Additional short-term impact on the economy is shaped through creating jobs for construction, communication, and organizational works. Without proper analysis it is hard to argue about the profitability of the event in Baku. Even less is known about the possible long-term impact of the 2017 F1 Azerbaijan Grand Prix on the country’s tourism and economic growth.
Azerbaijan started an active promotional campaign on an international level a couple of years ago, resulting in the following:
• A two-year sponsorship contract with Atlético Madrid in 2013-2015;
• The first European Games in 2015;
• The 4th Islamic Solidarity Games, May 2017;
• Baku has already won the right to host the European Youth Olympic Festival in 2019;
• Sponsorship agreement with UEFA signed in 2013: 4 matches as part of the European Football Championship in 2020.
Will these events prove to be a wise investment of public money? At this point, it is anyone’s guess. International experience is mixed, and one could argue that it is more proper for a country to exercise moderation, especially in the wake of oil price collapse a couple of years ago.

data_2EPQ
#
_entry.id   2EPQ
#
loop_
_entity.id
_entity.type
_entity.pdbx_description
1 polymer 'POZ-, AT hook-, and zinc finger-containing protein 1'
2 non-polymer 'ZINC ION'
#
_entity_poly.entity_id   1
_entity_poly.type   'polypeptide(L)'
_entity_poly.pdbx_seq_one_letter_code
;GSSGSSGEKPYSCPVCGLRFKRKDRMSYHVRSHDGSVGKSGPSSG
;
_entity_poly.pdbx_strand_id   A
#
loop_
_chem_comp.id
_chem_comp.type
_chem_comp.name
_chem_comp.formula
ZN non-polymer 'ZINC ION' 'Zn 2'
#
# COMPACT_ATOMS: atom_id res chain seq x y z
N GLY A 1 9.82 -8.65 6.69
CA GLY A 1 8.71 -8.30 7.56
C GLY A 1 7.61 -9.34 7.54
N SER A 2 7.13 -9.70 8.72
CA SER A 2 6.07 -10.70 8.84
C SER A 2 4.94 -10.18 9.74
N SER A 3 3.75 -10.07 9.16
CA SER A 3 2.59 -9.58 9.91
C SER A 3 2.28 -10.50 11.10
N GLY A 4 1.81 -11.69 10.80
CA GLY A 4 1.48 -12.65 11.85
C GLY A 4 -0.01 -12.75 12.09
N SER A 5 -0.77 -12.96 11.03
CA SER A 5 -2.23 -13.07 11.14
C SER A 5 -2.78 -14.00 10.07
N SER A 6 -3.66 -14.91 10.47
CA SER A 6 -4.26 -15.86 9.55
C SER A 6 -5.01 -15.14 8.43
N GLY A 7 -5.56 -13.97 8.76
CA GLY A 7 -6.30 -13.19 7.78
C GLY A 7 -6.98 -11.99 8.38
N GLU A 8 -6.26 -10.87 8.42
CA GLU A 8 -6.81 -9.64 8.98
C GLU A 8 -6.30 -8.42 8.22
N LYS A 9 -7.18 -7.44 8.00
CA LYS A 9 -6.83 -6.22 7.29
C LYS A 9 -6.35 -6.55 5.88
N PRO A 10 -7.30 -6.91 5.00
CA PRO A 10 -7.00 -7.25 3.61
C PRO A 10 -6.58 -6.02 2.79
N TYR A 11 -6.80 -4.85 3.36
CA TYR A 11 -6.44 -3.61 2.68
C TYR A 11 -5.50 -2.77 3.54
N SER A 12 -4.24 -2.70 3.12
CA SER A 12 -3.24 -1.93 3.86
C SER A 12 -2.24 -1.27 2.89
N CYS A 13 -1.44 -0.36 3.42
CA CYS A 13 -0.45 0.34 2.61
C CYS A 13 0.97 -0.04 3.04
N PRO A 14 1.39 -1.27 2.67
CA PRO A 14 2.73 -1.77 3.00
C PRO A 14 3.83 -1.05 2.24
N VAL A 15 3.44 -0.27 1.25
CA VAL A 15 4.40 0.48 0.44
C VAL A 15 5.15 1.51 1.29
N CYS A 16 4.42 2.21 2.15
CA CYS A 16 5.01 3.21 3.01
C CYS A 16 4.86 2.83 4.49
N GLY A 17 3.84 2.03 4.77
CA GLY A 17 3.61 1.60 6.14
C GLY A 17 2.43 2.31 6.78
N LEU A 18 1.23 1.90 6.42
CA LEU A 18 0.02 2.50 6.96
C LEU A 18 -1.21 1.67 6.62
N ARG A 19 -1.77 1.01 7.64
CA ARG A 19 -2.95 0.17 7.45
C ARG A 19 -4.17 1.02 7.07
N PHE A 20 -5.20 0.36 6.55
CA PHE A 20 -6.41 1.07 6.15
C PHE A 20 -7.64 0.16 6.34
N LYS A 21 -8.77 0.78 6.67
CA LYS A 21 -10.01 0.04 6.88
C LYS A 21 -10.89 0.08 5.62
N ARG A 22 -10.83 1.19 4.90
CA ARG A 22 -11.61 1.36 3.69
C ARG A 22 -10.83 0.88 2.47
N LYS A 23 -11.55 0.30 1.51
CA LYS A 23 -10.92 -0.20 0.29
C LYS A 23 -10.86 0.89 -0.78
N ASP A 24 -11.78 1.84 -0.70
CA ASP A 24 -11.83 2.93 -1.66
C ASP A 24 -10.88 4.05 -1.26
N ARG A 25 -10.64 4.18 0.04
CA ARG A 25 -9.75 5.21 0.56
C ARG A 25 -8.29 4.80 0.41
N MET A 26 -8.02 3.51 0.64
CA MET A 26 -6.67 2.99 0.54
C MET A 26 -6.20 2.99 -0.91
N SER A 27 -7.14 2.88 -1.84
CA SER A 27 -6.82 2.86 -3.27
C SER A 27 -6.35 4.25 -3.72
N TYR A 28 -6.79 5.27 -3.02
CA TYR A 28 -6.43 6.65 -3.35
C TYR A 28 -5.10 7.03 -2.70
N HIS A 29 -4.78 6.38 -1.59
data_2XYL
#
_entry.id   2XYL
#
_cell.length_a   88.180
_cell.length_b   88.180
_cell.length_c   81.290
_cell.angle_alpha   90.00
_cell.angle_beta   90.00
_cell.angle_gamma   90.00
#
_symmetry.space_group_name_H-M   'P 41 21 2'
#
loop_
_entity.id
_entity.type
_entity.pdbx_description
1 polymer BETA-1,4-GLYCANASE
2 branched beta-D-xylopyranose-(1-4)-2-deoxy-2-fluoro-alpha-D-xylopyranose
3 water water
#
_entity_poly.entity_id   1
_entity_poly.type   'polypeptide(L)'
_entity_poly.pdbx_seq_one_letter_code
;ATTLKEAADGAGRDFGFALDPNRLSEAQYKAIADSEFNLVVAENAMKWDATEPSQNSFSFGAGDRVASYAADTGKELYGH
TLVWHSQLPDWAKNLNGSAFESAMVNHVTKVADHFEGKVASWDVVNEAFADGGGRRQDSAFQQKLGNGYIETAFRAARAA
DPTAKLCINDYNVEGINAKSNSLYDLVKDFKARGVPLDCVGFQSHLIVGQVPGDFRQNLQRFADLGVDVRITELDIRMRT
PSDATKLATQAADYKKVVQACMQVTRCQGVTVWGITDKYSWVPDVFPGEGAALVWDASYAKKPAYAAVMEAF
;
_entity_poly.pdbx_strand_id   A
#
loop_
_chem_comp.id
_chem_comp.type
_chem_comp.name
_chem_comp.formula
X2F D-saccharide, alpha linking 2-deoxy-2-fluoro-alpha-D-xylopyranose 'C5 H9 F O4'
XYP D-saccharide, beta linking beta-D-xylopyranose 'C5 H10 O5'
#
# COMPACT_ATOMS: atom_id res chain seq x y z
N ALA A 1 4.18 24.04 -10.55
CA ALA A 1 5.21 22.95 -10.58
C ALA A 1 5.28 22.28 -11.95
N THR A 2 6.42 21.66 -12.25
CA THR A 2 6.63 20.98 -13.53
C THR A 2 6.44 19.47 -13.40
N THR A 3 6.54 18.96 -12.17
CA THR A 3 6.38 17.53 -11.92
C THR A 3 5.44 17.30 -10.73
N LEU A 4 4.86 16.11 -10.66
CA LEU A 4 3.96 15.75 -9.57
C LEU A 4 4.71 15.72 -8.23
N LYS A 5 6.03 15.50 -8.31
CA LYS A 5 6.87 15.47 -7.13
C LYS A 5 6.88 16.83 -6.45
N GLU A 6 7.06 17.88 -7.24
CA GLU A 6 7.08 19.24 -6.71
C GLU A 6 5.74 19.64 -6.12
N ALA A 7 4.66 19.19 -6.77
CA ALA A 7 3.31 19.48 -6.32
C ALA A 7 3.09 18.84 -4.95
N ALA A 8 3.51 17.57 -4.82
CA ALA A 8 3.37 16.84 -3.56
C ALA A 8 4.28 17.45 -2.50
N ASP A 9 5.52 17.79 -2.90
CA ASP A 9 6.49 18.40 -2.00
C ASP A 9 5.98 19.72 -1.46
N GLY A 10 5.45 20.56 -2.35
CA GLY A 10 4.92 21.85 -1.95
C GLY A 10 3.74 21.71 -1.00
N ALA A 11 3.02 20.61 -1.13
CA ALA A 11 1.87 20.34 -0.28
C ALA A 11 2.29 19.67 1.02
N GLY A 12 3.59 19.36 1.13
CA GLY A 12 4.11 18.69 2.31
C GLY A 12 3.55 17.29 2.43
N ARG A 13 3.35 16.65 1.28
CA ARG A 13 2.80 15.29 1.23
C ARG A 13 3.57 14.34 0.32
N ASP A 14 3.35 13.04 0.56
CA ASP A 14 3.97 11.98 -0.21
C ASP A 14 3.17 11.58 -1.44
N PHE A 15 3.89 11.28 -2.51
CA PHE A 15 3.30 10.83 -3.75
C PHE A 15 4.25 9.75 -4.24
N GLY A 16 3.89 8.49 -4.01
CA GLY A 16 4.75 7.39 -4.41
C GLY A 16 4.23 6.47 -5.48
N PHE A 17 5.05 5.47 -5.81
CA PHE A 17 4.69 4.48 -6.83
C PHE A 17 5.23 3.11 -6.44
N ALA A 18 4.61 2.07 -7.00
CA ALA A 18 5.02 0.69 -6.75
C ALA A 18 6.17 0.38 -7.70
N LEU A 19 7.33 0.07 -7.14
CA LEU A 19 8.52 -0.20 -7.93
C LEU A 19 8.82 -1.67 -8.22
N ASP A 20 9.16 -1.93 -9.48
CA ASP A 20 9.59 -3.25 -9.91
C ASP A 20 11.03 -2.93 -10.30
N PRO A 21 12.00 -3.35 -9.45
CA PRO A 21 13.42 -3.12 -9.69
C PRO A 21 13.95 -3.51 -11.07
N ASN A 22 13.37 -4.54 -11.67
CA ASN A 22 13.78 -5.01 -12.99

At the same time, Georgia is trying to achieve the same goal as Azerbaijan, but with modest expenditures. Just recently we had the honor of hosting TCR International Series in Rustavi International Motorpark (01-02 April 2017), where Georgian driver David Kajaia won the qualification and the first race.Georgia keeps focus on smaller scale events (concerts of famous singers like Robbie Williams, Aerosmith, Elton John, Batumi Jazz Festival; GEM Fest; World Rugby U20 Championship, etc.). These are cheaper and easier on the country’s budget. Still, the management of such events is a big issue - remember the problems with ticket sales of the UEFA Super Cup Final between Barcelona and Sevilla (August 11, 2015), or the unfulfilled promises to build ten rugby stadiums for the World Rugby U20 Championship? Most of these events are financed and organized by the state program “Check in Georgia” with a budget of 28 million lari in 2016, and a little bit less in 2017.
Still, the government might consider conducting proper cost-benefit analyses to have a clear understanding about the effectiveness of the program and its net economic effects. Finally, we, the citizens, need to decide – is it worth splurging money on infrastructure for expensive international events, or should we be satisfied with an occasional big-name concert on the Black Sea Arena – just for fun?